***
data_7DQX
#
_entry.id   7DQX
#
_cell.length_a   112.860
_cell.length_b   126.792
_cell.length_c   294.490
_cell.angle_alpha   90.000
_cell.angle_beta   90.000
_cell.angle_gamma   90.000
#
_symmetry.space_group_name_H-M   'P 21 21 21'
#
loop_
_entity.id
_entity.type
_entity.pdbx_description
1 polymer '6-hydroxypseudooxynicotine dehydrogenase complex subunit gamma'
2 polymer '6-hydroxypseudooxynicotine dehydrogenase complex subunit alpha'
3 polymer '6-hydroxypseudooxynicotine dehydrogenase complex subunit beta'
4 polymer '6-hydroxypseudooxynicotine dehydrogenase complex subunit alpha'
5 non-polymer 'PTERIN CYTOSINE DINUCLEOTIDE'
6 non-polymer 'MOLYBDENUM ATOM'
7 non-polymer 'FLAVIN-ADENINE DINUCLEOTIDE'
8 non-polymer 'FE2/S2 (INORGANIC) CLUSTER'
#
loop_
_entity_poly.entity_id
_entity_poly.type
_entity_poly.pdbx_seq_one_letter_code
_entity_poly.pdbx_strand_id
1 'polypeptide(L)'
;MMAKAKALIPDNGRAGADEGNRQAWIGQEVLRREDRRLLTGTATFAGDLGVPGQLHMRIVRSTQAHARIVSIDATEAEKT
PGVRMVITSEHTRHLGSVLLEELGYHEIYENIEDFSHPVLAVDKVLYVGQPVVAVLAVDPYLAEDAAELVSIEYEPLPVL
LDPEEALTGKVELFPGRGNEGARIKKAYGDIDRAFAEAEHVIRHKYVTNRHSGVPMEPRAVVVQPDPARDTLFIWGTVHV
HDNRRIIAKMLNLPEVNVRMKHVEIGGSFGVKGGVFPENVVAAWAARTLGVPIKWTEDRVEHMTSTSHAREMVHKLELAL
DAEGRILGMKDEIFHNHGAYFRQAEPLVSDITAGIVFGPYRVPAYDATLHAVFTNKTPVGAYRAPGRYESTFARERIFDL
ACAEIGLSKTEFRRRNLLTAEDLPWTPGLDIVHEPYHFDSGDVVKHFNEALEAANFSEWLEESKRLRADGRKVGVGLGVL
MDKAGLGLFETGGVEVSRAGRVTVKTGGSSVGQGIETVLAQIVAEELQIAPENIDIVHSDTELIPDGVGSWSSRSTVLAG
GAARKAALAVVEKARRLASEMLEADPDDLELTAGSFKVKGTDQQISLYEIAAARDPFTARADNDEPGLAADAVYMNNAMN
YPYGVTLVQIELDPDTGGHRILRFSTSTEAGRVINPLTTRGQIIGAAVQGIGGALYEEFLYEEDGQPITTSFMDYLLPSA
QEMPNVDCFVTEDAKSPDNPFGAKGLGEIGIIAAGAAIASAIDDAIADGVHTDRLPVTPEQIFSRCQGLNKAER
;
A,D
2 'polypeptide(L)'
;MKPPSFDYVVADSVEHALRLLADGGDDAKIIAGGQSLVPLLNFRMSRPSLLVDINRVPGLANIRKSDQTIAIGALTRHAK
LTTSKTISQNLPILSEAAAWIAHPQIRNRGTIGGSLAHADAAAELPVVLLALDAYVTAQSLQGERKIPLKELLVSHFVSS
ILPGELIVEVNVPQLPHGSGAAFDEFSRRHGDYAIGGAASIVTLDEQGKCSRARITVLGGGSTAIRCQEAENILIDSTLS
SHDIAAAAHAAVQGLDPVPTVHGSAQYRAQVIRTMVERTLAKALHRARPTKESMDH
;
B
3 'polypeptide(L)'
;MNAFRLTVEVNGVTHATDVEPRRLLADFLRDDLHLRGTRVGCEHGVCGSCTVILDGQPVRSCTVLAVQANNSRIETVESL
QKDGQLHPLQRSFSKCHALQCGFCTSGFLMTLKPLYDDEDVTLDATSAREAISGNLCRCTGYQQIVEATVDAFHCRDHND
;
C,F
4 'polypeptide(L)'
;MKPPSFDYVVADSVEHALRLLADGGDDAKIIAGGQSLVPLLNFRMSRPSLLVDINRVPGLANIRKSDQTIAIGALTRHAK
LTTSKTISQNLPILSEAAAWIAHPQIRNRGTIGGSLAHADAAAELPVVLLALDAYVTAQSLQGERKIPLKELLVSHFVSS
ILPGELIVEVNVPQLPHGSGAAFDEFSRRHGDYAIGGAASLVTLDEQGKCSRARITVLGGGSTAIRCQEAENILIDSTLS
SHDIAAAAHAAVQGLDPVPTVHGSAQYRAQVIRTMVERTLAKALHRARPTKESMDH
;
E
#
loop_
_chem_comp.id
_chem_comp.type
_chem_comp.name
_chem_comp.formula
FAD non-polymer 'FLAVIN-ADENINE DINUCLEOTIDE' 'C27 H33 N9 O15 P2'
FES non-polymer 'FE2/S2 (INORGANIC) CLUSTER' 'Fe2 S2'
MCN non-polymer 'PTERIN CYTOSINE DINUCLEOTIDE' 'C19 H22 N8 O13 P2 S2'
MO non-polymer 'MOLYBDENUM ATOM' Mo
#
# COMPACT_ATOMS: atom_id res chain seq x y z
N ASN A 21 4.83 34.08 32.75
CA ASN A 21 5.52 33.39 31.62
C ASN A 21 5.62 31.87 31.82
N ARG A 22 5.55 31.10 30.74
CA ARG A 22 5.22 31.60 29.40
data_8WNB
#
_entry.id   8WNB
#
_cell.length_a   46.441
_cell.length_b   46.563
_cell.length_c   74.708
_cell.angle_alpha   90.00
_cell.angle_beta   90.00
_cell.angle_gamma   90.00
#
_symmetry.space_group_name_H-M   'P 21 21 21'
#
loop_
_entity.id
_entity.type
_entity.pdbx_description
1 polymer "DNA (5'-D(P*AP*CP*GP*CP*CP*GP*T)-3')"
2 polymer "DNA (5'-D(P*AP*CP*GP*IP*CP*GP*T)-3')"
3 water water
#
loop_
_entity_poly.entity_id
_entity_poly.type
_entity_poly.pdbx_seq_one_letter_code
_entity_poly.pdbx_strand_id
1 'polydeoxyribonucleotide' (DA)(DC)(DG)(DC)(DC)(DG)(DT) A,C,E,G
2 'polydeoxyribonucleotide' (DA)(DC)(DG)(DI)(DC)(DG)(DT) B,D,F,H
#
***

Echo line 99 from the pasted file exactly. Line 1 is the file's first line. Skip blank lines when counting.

2 polymer "DNA (5'-D(P*AP*CP*GP*IP*CP*GP*T)-3')"